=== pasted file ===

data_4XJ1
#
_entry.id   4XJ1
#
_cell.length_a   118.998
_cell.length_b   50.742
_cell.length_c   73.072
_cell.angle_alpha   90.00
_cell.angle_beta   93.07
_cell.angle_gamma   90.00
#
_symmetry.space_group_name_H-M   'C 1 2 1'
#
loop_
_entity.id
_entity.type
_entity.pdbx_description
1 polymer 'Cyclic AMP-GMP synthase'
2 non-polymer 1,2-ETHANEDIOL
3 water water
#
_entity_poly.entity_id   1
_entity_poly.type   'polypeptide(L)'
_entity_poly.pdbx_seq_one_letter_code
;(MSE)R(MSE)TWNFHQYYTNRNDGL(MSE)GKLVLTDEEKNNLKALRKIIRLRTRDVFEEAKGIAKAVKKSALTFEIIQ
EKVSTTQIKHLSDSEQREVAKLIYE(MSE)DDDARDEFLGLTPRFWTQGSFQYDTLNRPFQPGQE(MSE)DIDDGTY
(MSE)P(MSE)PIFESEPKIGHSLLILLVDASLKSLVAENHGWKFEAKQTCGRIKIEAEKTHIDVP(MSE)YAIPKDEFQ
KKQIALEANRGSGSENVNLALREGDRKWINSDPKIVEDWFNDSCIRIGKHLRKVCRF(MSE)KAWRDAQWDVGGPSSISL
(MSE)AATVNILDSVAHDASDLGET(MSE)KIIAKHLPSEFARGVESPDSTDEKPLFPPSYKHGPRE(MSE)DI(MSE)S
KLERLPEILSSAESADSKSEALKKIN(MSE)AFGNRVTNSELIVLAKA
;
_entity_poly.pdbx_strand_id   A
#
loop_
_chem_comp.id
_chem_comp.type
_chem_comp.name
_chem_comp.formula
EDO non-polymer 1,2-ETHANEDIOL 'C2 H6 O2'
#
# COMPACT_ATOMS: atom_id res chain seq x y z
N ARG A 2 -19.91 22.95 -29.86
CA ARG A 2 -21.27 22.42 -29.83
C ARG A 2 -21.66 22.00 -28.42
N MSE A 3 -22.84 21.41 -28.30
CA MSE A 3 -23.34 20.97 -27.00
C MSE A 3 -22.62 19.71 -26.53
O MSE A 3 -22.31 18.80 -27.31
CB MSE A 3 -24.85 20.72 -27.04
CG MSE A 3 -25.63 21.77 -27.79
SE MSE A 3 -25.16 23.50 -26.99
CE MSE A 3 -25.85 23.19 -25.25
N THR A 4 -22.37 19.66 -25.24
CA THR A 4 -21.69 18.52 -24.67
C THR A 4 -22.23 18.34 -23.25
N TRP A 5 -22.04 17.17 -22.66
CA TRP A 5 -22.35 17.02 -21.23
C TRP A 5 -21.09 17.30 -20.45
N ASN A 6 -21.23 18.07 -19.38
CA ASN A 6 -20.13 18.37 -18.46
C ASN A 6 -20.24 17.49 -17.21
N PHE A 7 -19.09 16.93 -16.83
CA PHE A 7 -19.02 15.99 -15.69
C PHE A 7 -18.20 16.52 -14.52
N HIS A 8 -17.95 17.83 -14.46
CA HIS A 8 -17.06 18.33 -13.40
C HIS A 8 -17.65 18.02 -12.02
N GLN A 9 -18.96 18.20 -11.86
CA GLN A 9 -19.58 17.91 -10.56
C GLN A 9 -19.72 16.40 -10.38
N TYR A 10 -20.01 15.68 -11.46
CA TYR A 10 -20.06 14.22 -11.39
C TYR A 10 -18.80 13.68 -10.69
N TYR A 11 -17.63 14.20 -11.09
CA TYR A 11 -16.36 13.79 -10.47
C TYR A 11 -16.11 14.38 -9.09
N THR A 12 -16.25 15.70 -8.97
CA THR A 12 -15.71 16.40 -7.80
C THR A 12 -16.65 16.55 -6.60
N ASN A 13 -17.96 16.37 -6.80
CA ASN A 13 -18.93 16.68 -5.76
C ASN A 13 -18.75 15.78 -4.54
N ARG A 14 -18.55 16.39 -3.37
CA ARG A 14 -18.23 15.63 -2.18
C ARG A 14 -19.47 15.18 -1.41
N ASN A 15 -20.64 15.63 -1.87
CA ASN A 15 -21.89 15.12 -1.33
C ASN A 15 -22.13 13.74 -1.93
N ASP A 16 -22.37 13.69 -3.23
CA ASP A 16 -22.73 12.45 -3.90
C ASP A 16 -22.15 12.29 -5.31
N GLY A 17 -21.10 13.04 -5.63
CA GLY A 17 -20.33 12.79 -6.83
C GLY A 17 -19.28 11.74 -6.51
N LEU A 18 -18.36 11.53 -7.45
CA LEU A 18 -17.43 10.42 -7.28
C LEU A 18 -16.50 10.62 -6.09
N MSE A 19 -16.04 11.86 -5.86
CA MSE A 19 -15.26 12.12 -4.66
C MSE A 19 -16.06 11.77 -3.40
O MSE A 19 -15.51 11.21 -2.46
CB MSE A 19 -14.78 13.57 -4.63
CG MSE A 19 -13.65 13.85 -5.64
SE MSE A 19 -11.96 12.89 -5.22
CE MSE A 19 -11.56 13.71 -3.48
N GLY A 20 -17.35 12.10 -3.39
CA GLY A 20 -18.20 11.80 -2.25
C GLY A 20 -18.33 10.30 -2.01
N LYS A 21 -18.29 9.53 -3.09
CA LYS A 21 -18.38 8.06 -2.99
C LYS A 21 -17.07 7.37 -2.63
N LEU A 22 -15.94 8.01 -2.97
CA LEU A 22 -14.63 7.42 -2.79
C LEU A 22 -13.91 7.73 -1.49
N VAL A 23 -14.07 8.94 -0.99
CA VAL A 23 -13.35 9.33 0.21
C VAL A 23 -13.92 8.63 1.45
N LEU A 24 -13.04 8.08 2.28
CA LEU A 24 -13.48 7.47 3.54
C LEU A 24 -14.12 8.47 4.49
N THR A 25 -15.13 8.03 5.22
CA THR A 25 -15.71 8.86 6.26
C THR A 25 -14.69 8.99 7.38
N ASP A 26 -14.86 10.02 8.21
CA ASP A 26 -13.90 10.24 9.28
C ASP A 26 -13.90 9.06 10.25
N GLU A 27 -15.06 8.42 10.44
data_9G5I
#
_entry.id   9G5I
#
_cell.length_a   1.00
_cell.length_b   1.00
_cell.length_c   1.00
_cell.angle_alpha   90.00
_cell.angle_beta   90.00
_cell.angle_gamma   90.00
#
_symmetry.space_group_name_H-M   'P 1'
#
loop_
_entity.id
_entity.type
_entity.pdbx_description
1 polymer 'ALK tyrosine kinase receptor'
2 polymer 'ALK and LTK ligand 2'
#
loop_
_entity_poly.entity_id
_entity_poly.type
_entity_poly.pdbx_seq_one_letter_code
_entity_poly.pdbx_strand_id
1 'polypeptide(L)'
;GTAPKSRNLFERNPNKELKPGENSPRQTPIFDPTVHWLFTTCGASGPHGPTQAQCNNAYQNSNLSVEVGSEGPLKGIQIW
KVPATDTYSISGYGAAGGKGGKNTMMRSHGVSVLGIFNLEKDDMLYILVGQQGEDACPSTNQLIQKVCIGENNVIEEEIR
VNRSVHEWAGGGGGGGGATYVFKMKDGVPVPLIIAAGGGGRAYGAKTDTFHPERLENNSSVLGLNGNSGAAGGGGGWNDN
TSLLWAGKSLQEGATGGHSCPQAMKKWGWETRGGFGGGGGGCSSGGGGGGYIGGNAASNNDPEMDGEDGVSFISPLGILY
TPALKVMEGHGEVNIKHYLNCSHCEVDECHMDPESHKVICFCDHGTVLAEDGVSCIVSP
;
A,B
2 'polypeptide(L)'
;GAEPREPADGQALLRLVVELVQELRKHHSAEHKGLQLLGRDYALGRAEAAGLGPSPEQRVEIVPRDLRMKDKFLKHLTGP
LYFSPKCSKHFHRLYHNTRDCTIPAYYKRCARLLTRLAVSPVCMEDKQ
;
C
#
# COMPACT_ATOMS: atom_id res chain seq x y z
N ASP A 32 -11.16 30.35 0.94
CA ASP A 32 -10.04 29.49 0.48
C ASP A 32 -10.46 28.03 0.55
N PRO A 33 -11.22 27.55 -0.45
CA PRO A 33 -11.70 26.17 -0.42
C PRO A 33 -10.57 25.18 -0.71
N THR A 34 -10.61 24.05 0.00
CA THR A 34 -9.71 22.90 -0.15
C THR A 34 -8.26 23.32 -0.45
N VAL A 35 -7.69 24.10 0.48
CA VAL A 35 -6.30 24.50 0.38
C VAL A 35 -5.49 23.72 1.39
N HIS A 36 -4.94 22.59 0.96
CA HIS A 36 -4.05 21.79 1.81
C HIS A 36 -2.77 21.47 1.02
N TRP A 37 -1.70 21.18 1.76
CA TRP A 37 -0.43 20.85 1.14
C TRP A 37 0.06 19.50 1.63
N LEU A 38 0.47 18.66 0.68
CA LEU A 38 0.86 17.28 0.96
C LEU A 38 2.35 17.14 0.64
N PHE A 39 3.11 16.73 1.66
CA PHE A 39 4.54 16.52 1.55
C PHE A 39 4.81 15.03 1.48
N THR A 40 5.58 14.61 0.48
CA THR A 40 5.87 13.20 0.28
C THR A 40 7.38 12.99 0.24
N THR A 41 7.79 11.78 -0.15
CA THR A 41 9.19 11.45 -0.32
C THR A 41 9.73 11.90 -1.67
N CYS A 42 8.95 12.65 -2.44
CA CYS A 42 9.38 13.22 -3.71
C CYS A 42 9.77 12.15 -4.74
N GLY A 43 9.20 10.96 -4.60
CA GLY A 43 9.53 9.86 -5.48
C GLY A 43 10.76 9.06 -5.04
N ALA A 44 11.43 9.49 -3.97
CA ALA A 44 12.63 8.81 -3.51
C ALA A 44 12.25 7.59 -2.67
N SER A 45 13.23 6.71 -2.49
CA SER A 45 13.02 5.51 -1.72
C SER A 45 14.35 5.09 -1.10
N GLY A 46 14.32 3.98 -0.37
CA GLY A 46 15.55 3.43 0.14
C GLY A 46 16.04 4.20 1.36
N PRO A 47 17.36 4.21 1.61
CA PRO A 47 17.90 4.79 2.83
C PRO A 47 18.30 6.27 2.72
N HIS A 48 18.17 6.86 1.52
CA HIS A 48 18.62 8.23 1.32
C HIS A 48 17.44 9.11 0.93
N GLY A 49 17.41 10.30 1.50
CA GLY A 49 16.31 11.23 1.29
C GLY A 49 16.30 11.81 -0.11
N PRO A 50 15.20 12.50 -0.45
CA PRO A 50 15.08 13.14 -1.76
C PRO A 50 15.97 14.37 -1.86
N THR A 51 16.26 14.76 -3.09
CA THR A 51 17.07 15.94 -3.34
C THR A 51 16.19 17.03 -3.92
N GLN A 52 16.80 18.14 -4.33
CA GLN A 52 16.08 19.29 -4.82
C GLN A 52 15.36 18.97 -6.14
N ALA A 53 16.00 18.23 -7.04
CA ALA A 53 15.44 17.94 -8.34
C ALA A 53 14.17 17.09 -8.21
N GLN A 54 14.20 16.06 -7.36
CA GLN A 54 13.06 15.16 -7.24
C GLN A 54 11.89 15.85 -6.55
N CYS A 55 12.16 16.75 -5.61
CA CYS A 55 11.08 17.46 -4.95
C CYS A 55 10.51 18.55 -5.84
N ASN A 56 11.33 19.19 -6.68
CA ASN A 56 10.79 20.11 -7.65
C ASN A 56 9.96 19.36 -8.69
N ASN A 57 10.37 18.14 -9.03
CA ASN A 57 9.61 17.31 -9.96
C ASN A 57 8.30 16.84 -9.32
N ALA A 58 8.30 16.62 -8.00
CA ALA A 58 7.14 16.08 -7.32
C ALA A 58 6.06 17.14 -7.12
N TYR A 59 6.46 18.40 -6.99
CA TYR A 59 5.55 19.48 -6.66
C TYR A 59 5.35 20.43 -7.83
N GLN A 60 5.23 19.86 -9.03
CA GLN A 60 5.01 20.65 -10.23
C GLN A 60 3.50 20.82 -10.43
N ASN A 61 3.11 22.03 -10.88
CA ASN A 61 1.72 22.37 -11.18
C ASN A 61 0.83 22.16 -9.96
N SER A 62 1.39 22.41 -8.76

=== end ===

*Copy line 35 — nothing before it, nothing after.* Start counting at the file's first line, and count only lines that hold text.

_chem_comp.id